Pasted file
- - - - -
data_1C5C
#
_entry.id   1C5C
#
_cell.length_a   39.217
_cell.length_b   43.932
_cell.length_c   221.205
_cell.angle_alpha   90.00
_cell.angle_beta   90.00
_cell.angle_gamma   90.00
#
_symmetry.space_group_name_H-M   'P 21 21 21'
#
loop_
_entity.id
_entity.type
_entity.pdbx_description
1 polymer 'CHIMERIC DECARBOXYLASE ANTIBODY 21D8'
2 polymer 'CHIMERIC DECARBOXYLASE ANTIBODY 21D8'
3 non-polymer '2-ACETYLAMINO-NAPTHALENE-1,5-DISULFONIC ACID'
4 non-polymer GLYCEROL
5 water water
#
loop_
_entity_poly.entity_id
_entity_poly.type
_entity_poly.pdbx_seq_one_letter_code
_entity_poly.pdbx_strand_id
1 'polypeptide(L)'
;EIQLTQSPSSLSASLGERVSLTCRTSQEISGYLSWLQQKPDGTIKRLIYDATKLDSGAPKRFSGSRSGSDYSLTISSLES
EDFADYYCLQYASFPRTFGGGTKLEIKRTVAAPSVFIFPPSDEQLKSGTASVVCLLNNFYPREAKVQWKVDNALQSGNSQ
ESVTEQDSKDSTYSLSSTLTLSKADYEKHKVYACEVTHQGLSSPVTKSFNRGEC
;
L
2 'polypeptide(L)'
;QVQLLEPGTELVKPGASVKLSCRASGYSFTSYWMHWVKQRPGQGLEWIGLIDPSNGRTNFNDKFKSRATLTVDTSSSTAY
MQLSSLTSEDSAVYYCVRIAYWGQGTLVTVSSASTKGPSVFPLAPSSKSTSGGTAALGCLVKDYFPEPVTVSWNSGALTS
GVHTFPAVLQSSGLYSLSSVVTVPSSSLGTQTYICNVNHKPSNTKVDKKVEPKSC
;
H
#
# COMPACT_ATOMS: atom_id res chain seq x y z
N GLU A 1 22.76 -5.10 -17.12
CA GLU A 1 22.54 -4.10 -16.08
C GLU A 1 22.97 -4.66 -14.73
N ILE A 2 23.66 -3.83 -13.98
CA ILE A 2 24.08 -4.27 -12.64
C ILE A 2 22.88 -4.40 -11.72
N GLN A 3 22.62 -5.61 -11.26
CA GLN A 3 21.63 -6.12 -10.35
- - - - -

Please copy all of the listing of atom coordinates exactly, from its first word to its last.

data_1C5C
#
_entry.id   1C5C
#
_cell.length_a   39.217
_cell.length_b   43.932
_cell.length_c   221.205
_cell.angle_alpha   90.00
_cell.angle_beta   90.00
_cell.angle_gamma   90.00
#
_symmetry.space_group_name_H-M   'P 21 21 21'
#
loop_
_entity.id
_entity.type
_entity.pdbx_description
1 polymer 'CHIMERIC DECARBOXYLASE ANTIBODY 21D8'
2 polymer 'CHIMERIC DECARBOXYLASE ANTIBODY 21D8'
3 non-polymer '2-ACETYLAMINO-NAPTHALENE-1,5-DISULFONIC ACID'
4 non-polymer GLYCEROL
5 water water
#
loop_
_entity_poly.entity_id
_entity_poly.type
_entity_poly.pdbx_seq_one_letter_code
_entity_poly.pdbx_strand_id
1 'polypeptide(L)'
;EIQLTQSPSSLSASLGERVSLTCRTSQEISGYLSWLQQKPDGTIKRLIYDATKLDSGAPKRFSGSRSGSDYSLTISSLES
EDFADYYCLQYASFPRTFGGGTKLEIKRTVAAPSVFIFPPSDEQLKSGTASVVCLLNNFYPREAKVQWKVDNALQSGNSQ
ESVTEQDSKDSTYSLSSTLTLSKADYEKHKVYACEVTHQGLSSPVTKSFNRGEC
;
L
2 'polypeptide(L)'
;QVQLLEPGTELVKPGASVKLSCRASGYSFTSYWMHWVKQRPGQGLEWIGLIDPSNGRTNFNDKFKSRATLTVDTSSSTAY
MQLSSLTSEDSAVYYCVRIAYWGQGTLVTVSSASTKGPSVFPLAPSSKSTSGGTAALGCLVKDYFPEPVTVSWNSGALTS
GVHTFPAVLQSSGLYSLSSVVTVPSSSLGTQTYICNVNHKPSNTKVDKKVEPKSC
;
H
#
# COMPACT_ATOMS: atom_id res chain seq x y z
N GLU A 1 22.76 -5.10 -17.12
CA GLU A 1 22.54 -4.10 -16.08
C GLU A 1 22.97 -4.66 -14.73
N ILE A 2 23.66 -3.83 -13.98
CA ILE A 2 24.08 -4.27 -12.64
C ILE A 2 22.88 -4.40 -11.72
N GLN A 3 22.62 -5.61 -11.26
CA GLN A 3 21.63 -6.12 -10.35